Unbidden, the image of that angular jaw and those piercing blue eyes filled her head, and she cut herself on a pop-top.  She quickly pressed her finger against her lips and winced, then grimaced at the salty taste of blood.  After dipping a napkin into melted ice, she dabbed at the painful slice.  Methodically, she moved to the first aid kit, found a band-aid and applied it.  Darn, why couldn’t seat 4C have been 28B instead of the constant distraction he’d become? 

The plane lurched upward.  Callie grabbed the counter and narrowed her widened eyes.  Would she ever get used to those dratted bumps? A buzzer summoned her.  She checked the lights above the seats for the passenger who rang—9D.  As she made her way down the aisle, Mr. Eye Candy lowered the lashes of one eye in a definite wink.  Pretending to ignore him, she continued past, hoping she showed no obvious reaction.  Drat!  The guy really tested her resolve, and she couldn’t afford to be sidetracked when she was trying to prove herself on the job.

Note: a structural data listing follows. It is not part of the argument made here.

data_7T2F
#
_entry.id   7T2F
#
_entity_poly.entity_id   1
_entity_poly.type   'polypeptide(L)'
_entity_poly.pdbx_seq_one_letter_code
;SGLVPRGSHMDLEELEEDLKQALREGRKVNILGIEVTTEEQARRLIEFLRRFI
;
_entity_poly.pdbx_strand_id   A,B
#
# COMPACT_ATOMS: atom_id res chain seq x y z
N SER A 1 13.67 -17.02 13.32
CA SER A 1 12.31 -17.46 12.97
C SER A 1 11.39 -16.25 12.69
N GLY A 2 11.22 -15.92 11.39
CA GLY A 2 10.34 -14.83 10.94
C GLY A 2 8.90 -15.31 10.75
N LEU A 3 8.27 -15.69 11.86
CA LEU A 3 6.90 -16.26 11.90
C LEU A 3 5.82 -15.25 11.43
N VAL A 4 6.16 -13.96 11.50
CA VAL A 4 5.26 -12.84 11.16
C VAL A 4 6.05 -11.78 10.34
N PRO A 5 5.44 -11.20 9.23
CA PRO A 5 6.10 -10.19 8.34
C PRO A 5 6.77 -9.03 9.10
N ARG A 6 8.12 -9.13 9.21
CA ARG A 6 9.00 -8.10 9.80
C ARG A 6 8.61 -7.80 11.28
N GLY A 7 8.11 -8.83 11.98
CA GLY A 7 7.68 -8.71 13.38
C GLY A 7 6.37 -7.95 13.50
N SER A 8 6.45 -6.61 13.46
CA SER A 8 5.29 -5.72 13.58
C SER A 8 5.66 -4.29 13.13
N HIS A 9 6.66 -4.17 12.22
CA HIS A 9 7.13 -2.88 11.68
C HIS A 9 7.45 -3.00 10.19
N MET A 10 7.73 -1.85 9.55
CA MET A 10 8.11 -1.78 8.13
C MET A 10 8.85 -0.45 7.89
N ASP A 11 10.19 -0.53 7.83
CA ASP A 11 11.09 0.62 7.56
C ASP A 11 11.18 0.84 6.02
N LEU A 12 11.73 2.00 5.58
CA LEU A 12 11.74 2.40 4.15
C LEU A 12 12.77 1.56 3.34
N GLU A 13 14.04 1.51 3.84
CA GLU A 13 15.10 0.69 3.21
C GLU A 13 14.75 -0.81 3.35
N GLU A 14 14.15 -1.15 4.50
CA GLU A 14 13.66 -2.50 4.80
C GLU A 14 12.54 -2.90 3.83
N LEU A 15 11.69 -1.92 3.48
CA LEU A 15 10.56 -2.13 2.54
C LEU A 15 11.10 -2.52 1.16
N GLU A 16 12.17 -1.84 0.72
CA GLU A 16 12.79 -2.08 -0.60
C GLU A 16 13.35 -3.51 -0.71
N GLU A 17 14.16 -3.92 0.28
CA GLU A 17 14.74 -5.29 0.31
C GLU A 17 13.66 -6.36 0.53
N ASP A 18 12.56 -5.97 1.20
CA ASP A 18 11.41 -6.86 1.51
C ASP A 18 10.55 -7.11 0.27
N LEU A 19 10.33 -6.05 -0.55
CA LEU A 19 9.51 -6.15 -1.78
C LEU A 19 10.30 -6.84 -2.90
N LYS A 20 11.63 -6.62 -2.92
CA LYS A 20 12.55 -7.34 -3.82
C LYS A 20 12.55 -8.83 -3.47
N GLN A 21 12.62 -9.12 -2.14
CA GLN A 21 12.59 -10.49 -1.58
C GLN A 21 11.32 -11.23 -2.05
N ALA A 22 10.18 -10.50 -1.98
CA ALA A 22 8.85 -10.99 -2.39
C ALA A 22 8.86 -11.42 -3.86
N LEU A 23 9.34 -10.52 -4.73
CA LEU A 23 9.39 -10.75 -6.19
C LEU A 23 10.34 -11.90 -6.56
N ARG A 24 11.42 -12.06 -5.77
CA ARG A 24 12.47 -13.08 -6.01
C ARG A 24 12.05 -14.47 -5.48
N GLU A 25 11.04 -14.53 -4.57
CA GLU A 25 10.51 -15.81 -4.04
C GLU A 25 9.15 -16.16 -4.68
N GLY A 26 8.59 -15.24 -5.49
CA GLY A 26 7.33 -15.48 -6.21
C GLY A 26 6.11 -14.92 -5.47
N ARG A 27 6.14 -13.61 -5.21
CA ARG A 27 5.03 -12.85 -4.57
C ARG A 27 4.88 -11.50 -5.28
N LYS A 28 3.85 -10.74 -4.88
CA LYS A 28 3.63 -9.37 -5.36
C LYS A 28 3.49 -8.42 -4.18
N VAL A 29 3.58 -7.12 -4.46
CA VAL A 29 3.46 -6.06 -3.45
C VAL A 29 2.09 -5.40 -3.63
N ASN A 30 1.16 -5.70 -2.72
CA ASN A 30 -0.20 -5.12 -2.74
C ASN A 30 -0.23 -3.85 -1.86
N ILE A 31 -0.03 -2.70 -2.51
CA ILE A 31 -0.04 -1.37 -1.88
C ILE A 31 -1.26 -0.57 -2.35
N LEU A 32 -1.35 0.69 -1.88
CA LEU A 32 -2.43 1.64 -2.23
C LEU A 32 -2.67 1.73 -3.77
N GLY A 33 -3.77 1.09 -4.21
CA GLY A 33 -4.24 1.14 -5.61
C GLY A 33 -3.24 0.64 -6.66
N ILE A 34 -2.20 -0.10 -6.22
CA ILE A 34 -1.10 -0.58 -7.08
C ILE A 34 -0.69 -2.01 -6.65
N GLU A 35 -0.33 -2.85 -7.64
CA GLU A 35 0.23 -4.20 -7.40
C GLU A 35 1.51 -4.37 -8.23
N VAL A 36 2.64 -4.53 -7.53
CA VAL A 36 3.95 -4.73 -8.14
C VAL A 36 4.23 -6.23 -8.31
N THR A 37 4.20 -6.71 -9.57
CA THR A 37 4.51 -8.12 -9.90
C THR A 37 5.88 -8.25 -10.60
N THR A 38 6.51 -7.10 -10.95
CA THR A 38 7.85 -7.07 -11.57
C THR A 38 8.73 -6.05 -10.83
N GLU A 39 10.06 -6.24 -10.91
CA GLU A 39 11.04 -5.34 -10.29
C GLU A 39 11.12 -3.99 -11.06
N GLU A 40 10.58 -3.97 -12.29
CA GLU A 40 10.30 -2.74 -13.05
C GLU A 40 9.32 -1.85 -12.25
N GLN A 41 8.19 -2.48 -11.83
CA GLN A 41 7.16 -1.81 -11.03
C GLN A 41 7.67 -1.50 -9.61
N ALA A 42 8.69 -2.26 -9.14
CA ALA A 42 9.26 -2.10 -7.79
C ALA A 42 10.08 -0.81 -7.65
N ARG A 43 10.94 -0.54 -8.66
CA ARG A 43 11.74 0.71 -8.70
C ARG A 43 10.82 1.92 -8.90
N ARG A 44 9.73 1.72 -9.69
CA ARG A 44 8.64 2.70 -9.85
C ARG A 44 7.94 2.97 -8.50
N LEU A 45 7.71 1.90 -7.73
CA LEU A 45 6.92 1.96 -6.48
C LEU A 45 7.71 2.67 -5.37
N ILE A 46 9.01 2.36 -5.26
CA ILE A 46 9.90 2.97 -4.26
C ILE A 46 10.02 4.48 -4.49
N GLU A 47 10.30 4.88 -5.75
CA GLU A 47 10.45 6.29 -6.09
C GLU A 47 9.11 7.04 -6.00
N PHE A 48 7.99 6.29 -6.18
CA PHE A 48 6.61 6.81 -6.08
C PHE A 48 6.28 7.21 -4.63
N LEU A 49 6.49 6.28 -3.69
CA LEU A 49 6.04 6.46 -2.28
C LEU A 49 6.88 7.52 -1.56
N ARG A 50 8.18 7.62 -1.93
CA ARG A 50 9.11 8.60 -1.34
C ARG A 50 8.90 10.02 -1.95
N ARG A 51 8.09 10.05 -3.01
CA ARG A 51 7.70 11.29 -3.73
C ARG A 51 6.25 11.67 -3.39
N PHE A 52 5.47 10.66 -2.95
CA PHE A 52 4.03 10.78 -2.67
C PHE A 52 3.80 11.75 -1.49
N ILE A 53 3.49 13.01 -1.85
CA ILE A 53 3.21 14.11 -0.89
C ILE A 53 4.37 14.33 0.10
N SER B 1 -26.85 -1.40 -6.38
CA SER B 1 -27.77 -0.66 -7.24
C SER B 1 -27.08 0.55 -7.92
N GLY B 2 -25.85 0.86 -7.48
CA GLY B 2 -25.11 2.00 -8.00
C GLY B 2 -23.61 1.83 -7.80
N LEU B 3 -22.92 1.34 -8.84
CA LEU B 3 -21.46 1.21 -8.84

A dark-complected man sat beneath the lit service light.  Callie released his call button.  “May I help you, sir?”

He thrust his plastic glass at her.  “I want more.”  He spoke with a heavy accent, unfamiliar to her.  Beneath bushy brows, his dark eyes and thin lips conveyed an aura of ice.

“Of course.  I’ll be happy to refill your glass. What were you drinking?”  The spicy aroma of his aftershave hinted at Whiskey.  She hoped he had the correct change as she had none.

   “Tonic with a twist of lime.”

She figured him for something much stronger, but nodded.  “I’ll be right back.”

As she turned, he removed a cell phone from his pocket, flipped open the top and started to dial.
 “I’m sorry, sir.” She reached toward his hand. “You aren’t allowed to make calls during flight unless you use the phone in the seatback in front of you.”

The man stared at her with ebony contempt, recoiling from her intended touch as if she might infect him with something.  “Do not lay your hands on me.”

Want to read more?  This and all my other short stories are available at Muse It Up Publishing.